“One in two women over the age of 50 can be expected to sustain an osteoporosis related fracture in her remaining lifetime,” Willoughby stated. “Osteoporosis is a treatable disease, and here at SSM Health, we are looking to identify the most appropriate way to address the osteoporosis problem. We have developed a bone health clinic using evidence-based guidelines for screening and treatment of osteoporosis in order to reduce fracture risk.”
According to The Joint Commission, 37 percent of women between the ages of 50 and 59, 50 percent of women 60 to 69 and 87 percent of women over 80 are affected by osteoporosis. A woman’s risk of hip fracture is greater than her risk of breast, uterine and ovarian cancer combined. Hospital costs of osteoporosis-related fracture are greater than that of heart attack, stroke and breast cancer.
In the two years after Medicare authorized reimbursement for bone density screening, only 23 percent of eligible women were screened. In a recent study of a rural internal medicine clinic in Missouri, only 33.9 percent of eligible women were screened for bone density.
“It is important to know that guidelines do not recommend only treating women based on osteoporosis diagnosis from DXA (dual-energy x-ray absorptiometry) bone screening,” Willoughby explained. ”A treatment may also be indicated based on history of hip fracture, spine fracture or other low-impact fracture.”
Treatment options can also vary according to diagnosis.
“Calcium and vitamin D supplementation alone may not be sufficient to protect from osteoporosis and fractures,” Willoughby said. “There are numerous pharmaceutical choices available and effective but use of those medications need to be discussed with a provider before deciding on a treatment plan.”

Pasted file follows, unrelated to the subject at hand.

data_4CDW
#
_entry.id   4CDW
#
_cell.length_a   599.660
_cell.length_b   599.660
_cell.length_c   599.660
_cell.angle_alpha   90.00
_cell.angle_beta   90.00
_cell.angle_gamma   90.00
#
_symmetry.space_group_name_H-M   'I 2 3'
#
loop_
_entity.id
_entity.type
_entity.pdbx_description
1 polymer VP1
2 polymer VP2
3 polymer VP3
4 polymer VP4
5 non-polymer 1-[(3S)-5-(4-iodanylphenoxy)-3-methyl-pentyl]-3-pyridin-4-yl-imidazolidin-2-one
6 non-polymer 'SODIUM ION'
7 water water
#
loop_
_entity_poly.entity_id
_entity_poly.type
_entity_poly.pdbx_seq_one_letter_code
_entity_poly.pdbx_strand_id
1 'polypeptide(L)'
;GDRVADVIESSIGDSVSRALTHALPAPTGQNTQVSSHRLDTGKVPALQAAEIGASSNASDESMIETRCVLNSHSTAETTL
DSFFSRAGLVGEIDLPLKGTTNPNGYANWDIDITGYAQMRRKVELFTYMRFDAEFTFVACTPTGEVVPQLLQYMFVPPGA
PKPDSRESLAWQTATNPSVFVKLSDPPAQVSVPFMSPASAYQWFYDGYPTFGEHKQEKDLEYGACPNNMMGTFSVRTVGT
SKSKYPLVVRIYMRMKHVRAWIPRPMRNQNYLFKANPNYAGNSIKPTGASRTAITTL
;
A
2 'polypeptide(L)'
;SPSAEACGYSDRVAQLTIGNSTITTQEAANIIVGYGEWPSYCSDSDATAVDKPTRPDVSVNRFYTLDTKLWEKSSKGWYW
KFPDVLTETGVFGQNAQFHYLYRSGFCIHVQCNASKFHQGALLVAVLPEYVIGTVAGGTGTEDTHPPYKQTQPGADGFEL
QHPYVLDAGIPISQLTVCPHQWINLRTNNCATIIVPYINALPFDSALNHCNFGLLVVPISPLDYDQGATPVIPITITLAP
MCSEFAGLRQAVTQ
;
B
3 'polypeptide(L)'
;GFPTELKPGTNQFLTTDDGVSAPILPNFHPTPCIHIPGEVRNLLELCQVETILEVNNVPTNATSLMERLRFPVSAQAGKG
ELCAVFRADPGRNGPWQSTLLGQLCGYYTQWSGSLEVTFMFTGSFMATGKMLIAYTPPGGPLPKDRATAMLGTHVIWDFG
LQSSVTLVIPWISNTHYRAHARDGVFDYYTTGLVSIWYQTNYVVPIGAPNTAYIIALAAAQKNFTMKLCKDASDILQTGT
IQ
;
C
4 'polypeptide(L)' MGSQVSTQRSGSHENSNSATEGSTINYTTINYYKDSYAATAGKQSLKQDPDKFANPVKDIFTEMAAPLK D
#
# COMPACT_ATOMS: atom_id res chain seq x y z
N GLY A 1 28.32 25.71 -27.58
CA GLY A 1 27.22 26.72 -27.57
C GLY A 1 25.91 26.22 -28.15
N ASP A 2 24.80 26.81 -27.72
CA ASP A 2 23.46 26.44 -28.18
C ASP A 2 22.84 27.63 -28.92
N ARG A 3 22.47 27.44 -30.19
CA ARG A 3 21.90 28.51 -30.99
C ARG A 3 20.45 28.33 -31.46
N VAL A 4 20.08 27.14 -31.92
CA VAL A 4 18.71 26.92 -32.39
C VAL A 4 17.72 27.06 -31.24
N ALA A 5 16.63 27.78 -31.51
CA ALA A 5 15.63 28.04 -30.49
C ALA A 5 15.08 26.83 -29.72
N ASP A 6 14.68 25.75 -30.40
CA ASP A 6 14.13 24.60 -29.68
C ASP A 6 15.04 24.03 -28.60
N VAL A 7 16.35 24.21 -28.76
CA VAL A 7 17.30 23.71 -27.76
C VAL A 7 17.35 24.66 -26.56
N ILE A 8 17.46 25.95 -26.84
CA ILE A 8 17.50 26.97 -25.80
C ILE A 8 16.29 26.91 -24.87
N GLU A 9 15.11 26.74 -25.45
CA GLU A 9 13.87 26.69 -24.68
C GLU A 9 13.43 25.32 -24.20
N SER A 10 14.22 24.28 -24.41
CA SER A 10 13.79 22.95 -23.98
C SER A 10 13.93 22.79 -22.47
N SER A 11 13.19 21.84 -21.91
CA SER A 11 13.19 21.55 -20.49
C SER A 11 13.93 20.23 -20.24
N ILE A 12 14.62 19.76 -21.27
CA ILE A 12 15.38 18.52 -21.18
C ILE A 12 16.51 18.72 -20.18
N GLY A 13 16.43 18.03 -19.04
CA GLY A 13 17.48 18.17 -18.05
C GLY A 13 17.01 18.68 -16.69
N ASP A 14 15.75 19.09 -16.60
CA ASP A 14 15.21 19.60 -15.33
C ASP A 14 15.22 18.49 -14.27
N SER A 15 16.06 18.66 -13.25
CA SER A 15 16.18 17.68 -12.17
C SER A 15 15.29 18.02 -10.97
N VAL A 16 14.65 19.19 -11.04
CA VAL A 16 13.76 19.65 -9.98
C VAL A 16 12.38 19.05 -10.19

Willoughby has been a nurse practitioner working in orthopedics for 19 years. He has been at St. Francis nearly 10 years. He completed his doctorate at Saint Louis University in 2017 where his primary focus was on fracture prevention in postmenopausal women.
Willoughby will be the featured speaker at an upcoming Lunch & Learn program on osteoporosis and the bone health clinic at noon on May 25 at the Maryville Community Center’s upper meeting room. Those interested in attending are asked to call Jackie Ross at 660.562.7945 to reserve a spot.
“There are over 300,000 hip fractures annually related to osteoporosis and 23 percent of individuals sustaining a hip fracture will die within a year,” Willoughby said. “Our bone health clinic will offer a comprehensive program to evaluate fracture risk, educate and treat patients in their decisions related to low bone mass, osteoporosis and related fractures.”
The clinic will open May 11, be held Friday afternoons starting at 1 pm and be located inside the surgical specialties suite across from the emergency department waiting room at SSM Health St. Francis Hospital, 2016 South Main Street, Maryville.
Patients can be referred to the clinic by their primary care providers or self-referrals are also welcome.